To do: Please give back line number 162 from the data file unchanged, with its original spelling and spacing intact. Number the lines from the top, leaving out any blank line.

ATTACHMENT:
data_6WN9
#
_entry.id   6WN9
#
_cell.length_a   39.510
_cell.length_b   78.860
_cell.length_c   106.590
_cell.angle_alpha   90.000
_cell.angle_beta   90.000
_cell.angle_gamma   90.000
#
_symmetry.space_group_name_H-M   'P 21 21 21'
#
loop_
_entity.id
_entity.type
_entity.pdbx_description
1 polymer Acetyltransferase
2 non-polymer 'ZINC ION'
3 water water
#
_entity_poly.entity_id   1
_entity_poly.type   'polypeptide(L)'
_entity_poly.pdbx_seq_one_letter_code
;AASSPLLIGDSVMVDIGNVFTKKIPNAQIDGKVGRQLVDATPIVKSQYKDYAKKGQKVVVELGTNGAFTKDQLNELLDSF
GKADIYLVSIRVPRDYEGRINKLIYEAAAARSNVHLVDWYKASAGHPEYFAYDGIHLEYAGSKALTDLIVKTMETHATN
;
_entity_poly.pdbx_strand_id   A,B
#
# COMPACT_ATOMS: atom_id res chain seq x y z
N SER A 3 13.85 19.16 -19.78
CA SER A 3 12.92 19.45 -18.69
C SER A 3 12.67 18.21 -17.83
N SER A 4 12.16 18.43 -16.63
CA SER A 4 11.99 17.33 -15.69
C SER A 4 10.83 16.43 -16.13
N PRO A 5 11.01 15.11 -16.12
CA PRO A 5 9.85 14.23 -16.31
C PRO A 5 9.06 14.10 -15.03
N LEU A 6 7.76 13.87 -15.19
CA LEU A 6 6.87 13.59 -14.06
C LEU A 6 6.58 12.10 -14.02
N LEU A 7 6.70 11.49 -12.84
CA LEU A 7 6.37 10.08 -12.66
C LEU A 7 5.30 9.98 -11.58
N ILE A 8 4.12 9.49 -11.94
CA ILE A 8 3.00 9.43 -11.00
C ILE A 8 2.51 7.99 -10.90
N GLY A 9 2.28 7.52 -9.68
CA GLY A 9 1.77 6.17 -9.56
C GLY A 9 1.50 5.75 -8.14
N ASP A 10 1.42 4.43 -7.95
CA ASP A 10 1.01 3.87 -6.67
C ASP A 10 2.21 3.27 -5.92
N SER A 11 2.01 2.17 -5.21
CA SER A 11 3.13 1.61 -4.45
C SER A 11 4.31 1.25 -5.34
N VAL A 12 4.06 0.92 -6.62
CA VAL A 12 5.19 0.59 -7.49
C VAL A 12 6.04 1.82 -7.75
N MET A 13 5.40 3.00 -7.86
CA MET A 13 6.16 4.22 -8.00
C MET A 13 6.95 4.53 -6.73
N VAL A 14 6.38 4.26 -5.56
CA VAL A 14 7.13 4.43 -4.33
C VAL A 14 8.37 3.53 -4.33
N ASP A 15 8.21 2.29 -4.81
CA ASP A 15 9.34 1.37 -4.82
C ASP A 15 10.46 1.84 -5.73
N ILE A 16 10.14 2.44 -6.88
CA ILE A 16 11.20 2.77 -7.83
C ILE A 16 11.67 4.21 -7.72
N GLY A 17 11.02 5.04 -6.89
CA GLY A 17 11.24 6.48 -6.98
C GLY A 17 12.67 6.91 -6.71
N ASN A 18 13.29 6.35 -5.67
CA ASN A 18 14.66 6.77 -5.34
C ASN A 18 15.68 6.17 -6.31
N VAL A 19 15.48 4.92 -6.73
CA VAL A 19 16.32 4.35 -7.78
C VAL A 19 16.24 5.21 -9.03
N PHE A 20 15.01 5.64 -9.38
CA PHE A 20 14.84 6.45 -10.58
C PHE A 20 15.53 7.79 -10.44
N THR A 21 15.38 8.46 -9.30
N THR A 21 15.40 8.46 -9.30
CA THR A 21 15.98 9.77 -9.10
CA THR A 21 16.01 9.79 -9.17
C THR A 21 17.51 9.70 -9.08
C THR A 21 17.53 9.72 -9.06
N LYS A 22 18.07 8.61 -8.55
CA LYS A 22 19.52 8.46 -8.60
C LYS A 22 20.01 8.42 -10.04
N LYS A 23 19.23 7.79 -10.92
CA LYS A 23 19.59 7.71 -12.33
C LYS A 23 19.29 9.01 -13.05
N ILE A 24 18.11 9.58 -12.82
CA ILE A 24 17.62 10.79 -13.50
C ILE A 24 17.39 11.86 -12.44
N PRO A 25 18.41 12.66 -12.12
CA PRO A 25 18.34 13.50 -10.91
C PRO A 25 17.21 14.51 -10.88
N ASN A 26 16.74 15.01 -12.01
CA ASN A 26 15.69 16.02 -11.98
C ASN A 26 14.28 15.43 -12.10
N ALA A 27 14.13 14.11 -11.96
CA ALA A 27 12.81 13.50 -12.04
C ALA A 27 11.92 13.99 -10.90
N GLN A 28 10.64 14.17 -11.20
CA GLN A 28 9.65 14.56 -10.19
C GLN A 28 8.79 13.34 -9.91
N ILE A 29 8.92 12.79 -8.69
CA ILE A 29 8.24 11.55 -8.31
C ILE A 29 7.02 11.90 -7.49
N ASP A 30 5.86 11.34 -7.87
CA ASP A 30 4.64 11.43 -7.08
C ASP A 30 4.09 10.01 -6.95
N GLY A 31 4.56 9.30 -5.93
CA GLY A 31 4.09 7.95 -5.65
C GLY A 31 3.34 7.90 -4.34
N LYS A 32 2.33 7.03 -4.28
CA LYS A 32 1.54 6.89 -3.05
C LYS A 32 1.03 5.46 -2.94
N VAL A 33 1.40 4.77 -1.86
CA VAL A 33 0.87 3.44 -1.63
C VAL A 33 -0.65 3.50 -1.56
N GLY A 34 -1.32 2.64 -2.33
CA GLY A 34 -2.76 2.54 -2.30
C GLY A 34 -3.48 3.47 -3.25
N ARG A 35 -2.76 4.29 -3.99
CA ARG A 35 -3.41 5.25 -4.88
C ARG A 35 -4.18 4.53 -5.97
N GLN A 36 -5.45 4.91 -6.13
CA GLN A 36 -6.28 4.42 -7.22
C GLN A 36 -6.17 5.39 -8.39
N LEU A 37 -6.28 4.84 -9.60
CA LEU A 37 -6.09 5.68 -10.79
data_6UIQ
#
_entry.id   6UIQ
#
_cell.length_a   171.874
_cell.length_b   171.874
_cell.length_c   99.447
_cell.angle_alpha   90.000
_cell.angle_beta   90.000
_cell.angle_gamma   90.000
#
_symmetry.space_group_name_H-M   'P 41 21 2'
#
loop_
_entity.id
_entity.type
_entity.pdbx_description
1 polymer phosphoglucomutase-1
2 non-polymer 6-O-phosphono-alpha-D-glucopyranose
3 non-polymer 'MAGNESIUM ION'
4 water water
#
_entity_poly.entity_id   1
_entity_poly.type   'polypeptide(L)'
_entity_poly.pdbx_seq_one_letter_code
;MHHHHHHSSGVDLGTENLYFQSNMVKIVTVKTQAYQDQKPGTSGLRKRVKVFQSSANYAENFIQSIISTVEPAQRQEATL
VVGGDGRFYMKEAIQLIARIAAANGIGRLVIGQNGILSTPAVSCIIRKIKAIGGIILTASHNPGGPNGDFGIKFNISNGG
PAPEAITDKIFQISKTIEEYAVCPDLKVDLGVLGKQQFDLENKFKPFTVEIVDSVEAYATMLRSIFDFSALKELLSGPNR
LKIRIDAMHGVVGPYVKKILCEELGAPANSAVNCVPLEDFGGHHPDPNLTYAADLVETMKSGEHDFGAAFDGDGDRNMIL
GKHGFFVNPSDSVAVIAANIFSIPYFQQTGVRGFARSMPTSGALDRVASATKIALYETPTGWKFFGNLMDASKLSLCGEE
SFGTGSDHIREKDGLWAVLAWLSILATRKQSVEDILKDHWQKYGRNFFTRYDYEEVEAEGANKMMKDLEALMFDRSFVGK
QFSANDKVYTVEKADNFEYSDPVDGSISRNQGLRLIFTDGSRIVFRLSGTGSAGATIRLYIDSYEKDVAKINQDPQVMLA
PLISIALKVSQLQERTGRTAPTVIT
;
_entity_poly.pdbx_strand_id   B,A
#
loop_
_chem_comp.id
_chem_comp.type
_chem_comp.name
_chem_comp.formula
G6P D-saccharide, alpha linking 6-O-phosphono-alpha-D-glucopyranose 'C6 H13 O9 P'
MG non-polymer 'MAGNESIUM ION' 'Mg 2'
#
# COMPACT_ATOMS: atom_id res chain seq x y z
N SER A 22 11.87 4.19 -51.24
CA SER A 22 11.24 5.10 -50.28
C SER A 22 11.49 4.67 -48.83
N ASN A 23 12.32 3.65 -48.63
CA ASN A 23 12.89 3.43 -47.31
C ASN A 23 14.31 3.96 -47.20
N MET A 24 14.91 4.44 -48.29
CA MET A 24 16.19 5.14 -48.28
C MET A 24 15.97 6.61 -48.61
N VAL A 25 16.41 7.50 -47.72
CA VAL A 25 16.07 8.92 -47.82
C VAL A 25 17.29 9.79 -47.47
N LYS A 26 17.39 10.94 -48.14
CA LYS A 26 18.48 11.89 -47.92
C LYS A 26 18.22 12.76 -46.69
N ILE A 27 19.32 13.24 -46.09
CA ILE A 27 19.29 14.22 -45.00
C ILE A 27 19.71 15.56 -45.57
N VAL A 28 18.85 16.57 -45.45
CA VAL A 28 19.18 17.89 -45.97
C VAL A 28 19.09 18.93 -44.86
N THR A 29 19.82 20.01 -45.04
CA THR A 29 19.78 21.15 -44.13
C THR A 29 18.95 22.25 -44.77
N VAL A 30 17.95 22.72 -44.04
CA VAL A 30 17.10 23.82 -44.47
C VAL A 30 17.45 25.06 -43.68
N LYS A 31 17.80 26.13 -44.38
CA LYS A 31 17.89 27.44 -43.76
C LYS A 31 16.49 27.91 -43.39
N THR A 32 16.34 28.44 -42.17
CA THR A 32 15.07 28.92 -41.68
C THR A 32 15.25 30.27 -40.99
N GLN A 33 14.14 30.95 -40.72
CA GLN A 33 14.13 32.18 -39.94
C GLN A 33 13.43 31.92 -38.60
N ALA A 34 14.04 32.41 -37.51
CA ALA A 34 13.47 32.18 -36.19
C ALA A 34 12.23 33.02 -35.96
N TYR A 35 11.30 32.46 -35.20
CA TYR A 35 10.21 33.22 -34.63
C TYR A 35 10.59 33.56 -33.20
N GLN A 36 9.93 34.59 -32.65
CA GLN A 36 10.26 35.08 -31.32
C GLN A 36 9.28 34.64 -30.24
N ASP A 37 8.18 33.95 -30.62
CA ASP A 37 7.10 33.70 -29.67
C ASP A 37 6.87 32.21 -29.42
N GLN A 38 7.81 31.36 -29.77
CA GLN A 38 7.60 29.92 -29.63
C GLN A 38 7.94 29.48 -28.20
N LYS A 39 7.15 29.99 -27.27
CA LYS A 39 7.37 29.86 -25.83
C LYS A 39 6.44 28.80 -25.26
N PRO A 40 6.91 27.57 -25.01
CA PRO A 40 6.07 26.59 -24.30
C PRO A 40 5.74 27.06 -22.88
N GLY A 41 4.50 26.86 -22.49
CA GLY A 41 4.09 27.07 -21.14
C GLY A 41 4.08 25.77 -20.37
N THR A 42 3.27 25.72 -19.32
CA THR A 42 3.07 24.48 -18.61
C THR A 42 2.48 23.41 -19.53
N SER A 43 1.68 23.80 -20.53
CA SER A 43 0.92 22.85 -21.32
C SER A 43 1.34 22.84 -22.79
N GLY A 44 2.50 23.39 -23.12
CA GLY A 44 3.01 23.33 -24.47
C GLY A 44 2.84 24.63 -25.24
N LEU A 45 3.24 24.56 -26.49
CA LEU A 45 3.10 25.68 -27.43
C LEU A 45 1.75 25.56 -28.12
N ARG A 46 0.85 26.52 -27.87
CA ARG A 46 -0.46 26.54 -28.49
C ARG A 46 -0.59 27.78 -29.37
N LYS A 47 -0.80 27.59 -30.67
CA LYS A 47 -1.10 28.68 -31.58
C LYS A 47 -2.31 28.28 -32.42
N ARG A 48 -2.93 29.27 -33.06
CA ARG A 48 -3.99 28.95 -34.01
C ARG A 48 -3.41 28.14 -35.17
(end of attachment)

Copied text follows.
_entity_poly.pdbx_seq_one_letter_code